The Food and Drug Administration (FDA) requires any trucking company hauling food to comply with the Sanitary Transportation of Human and Animal Food Rule (STF) as part of the Food Safety Modernization Act (FSMA). STF’s aim is to provide accountability and visibility for all steps of transporting food from farm to table. The rule calls for truckers hauling food to comply with the shipper requirements, which means following industry-wide safety protocols for temperature-controlled cargo.
While the rule identifies shippers as the responsible party, defined as whoever initiates the shipment, the International Refrigerated Transportation Association (IRTA) stresses that carriers and loaders need to abide by the STF regulations as well. Shipper and carrier should agree on temperature-monitoring practices and other standards of safety prior to loading goods, and loaders should be trained and informed with documentation to safeguard the chain of custody.
Carriers need to make sure they understand every step of shipper requirements and adhere to any supplied food safety plans to ensure a safe, unspoiled delivery. IRTA also recommends maintaining transport documentation should any lawsuits occur to protect carriers.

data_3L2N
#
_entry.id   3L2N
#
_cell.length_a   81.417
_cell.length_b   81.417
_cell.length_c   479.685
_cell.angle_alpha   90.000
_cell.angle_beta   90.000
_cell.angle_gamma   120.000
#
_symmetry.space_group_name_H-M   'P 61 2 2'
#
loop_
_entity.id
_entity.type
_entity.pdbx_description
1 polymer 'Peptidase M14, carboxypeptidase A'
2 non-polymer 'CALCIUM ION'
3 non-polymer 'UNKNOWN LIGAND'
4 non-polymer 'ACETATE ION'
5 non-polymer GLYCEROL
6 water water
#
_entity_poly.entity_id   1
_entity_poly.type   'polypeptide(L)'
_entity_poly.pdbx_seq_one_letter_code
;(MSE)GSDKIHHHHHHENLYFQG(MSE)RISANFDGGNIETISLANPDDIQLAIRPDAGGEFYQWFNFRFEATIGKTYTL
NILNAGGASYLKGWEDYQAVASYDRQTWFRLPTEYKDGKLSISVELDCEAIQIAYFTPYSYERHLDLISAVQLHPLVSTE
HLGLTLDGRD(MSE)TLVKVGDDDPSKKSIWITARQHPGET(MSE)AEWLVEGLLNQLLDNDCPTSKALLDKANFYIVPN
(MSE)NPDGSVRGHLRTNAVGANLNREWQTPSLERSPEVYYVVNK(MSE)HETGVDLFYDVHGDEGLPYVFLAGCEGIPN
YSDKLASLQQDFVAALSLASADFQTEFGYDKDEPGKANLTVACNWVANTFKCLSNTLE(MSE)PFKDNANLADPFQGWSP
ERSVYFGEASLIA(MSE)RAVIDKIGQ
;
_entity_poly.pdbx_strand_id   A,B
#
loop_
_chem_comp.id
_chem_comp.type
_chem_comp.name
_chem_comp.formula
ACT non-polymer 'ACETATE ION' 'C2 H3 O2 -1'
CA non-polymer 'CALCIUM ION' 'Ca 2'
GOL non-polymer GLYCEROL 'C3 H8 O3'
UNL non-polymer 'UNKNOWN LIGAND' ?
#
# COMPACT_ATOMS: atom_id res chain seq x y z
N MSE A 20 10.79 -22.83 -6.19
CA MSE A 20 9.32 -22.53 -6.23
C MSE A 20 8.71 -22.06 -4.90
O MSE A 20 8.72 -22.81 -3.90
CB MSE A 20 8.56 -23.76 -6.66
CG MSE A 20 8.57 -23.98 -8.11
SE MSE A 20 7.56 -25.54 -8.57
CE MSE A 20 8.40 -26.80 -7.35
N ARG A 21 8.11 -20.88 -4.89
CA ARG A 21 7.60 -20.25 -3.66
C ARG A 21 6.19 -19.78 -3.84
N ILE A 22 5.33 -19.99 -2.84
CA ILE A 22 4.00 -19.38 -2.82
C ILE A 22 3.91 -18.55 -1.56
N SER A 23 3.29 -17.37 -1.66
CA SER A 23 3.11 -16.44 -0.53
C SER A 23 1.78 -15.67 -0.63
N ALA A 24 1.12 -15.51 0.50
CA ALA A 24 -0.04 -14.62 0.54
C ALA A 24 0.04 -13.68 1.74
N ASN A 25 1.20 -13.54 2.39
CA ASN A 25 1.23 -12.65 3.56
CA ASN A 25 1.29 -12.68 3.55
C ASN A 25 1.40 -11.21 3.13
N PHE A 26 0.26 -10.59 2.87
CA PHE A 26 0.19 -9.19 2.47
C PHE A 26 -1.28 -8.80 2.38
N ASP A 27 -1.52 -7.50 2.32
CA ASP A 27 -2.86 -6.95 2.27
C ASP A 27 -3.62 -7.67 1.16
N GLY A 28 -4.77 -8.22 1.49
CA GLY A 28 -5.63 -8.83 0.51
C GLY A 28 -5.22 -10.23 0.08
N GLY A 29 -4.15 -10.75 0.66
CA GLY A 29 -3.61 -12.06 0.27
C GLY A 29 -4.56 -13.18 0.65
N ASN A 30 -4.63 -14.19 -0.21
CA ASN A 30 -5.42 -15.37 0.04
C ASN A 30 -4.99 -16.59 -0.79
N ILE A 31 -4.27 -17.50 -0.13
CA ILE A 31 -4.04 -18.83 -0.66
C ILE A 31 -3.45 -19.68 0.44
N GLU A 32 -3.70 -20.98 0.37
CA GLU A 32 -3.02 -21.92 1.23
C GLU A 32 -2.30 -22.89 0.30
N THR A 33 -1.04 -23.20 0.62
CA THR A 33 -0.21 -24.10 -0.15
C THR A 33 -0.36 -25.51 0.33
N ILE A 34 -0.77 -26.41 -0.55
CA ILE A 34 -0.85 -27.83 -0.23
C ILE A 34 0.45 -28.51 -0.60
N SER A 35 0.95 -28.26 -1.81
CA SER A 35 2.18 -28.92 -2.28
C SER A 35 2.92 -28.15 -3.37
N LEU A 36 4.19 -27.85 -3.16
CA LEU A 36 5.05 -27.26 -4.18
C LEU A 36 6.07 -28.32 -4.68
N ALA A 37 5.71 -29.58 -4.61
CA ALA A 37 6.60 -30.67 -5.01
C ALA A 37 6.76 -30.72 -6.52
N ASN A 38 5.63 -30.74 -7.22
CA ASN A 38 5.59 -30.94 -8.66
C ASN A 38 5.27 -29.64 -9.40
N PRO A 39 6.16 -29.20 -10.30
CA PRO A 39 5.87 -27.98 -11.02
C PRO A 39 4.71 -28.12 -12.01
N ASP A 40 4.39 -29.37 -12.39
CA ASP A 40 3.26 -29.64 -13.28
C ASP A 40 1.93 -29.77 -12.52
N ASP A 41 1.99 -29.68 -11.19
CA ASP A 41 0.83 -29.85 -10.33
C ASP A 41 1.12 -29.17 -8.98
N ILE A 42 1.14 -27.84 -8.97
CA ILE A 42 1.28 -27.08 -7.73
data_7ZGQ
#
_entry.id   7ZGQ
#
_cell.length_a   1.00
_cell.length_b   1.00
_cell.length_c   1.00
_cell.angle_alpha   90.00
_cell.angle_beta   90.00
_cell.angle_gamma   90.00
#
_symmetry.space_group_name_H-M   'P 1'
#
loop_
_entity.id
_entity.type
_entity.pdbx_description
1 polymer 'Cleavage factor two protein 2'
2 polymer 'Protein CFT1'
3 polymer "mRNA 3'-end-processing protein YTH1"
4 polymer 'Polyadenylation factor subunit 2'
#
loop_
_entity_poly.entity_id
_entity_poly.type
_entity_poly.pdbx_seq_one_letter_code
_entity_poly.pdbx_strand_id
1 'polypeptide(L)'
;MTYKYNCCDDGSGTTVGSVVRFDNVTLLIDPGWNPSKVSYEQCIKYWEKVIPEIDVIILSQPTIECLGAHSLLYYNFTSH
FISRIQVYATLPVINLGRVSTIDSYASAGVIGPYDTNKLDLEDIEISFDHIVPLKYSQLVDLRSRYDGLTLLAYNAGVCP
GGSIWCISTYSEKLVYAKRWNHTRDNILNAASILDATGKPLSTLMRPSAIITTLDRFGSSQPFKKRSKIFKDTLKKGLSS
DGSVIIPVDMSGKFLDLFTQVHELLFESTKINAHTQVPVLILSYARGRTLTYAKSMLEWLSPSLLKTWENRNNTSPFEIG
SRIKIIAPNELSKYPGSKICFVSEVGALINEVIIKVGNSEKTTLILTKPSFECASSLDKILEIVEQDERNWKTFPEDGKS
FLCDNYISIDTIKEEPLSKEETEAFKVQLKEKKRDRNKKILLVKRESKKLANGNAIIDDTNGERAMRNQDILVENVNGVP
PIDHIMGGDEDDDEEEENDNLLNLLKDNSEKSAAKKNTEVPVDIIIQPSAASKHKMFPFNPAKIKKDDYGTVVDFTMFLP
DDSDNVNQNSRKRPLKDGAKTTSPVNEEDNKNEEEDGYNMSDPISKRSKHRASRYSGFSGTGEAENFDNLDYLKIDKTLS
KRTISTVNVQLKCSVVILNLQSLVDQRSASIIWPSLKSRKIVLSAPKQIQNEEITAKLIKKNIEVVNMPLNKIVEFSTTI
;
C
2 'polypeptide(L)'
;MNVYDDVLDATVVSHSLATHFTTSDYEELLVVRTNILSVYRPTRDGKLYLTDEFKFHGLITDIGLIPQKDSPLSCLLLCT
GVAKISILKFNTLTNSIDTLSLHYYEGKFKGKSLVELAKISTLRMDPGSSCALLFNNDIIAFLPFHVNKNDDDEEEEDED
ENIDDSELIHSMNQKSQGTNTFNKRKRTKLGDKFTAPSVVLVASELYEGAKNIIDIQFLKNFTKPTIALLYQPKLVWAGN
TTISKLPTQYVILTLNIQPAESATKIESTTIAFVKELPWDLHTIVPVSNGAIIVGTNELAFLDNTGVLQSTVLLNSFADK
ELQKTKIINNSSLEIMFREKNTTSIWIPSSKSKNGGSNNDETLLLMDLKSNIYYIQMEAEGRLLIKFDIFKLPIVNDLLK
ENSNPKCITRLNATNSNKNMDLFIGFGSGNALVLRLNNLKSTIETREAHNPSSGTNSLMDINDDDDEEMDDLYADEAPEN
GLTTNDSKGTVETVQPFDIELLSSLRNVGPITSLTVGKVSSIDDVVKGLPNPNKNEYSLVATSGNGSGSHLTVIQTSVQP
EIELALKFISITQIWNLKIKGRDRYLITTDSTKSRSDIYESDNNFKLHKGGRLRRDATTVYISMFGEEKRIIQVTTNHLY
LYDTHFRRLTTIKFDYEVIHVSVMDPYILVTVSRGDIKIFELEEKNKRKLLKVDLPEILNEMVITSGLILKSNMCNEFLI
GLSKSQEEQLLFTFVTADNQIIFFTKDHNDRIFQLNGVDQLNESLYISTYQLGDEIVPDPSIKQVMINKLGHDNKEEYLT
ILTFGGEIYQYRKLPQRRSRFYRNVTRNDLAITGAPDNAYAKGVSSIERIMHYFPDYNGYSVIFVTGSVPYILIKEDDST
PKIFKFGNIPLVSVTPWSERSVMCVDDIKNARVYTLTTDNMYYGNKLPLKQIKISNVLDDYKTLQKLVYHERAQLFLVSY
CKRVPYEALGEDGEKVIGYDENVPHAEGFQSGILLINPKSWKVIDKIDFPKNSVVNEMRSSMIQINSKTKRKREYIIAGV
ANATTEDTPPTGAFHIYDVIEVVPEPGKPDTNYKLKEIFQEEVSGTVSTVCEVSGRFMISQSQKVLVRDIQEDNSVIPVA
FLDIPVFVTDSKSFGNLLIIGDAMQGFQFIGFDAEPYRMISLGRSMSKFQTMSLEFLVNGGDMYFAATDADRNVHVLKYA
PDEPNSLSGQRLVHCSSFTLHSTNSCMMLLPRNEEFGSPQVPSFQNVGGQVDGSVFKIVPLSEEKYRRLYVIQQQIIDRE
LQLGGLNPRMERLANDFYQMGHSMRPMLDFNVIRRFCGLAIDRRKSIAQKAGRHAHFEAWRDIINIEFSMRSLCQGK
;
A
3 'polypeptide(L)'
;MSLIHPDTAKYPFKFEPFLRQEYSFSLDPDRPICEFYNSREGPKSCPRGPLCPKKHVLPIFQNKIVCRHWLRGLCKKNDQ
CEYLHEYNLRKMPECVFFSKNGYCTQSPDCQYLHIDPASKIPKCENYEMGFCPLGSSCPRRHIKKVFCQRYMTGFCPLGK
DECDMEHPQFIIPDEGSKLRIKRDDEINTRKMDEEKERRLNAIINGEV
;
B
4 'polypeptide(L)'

For example, maintaining clean trailers is critical to prevent cross-contamination. Even if a fleet employs standard cleaning protocols between deliveries, they should make a record of every cleaning. If food turns up contaminated, providing proof of a thorough cleaning prior to shipment can go a long way to absolving a fleet.
If a covered person or company at any point in the transportation chain becomes aware of any condition that may render a food unsafe, the food must not be sold or distributed until a determination of safety is made.
Good record keeping alone isn’t always enough to protect fleets from legal action related to spoiled food. The experts at Interstate Motor Carriers are intimately familiar with the risks trucking companies face when hauling food cargo. Contact us to learn more about reducing your trucking company’s risks.